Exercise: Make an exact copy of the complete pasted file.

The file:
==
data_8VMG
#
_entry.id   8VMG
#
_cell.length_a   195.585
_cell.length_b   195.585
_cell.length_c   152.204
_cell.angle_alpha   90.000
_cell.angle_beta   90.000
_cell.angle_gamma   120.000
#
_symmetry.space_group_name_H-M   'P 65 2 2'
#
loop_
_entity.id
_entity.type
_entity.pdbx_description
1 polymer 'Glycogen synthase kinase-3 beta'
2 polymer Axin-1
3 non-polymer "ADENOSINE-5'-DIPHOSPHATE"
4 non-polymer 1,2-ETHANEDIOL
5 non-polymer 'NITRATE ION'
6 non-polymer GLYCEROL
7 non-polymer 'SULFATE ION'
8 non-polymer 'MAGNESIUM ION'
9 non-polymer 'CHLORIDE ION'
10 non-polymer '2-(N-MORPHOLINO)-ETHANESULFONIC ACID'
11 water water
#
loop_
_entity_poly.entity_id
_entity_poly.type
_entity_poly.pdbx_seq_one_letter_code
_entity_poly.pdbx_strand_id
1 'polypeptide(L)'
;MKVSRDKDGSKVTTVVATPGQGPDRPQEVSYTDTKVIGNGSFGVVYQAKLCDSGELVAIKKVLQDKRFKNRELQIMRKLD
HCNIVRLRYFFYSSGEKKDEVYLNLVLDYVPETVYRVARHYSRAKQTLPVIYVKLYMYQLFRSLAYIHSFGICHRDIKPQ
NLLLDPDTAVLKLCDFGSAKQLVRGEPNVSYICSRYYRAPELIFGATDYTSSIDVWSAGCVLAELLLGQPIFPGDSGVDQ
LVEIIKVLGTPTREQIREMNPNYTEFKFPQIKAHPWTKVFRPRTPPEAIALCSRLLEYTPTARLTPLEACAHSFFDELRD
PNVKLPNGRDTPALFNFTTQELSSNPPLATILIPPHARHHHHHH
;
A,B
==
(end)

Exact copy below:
data_8VMG
#
_entry.id   8VMG
#
_cell.length_a   195.585
_cell.length_b   195.585
_cell.length_c   152.204
_cell.angle_alpha   90.000
_cell.angle_beta   90.000
_cell.angle_gamma   120.000
#
_symmetry.space_group_name_H-M   'P 65 2 2'
#
loop_
_entity.id
_entity.type
_entity.pdbx_description
1 polymer 'Glycogen synthase kinase-3 beta'
2 polymer Axin-1
3 non-polymer "ADENOSINE-5'-DIPHOSPHATE"
4 non-polymer 1,2-ETHANEDIOL
5 non-polymer 'NITRATE ION'
6 non-polymer GLYCEROL
7 non-polymer 'SULFATE ION'
8 non-polymer 'MAGNESIUM ION'
9 non-polymer 'CHLORIDE ION'
10 non-polymer '2-(N-MORPHOLINO)-ETHANESULFONIC ACID'
11 water water
#
loop_
_entity_poly.entity_id
_entity_poly.type
_entity_poly.pdbx_seq_one_letter_code
_entity_poly.pdbx_strand_id
1 'polypeptide(L)'
;MKVSRDKDGSKVTTVVATPGQGPDRPQEVSYTDTKVIGNGSFGVVYQAKLCDSGELVAIKKVLQDKRFKNRELQIMRKLD
HCNIVRLRYFFYSSGEKKDEVYLNLVLDYVPETVYRVARHYSRAKQTLPVIYVKLYMYQLFRSLAYIHSFGICHRDIKPQ
NLLLDPDTAVLKLCDFGSAKQLVRGEPNVSYICSRYYRAPELIFGATDYTSSIDVWSAGCVLAELLLGQPIFPGDSGVDQ
LVEIIKVLGTPTREQIREMNPNYTEFKFPQIKAHPWTKVFRPRTPPEAIALCSRLLEYTPTARLTPLEACAHSFFDELRD
PNVKLPNGRDTPALFNFTTQELSSNPPLATILIPPHARHHHHHH
;
A,B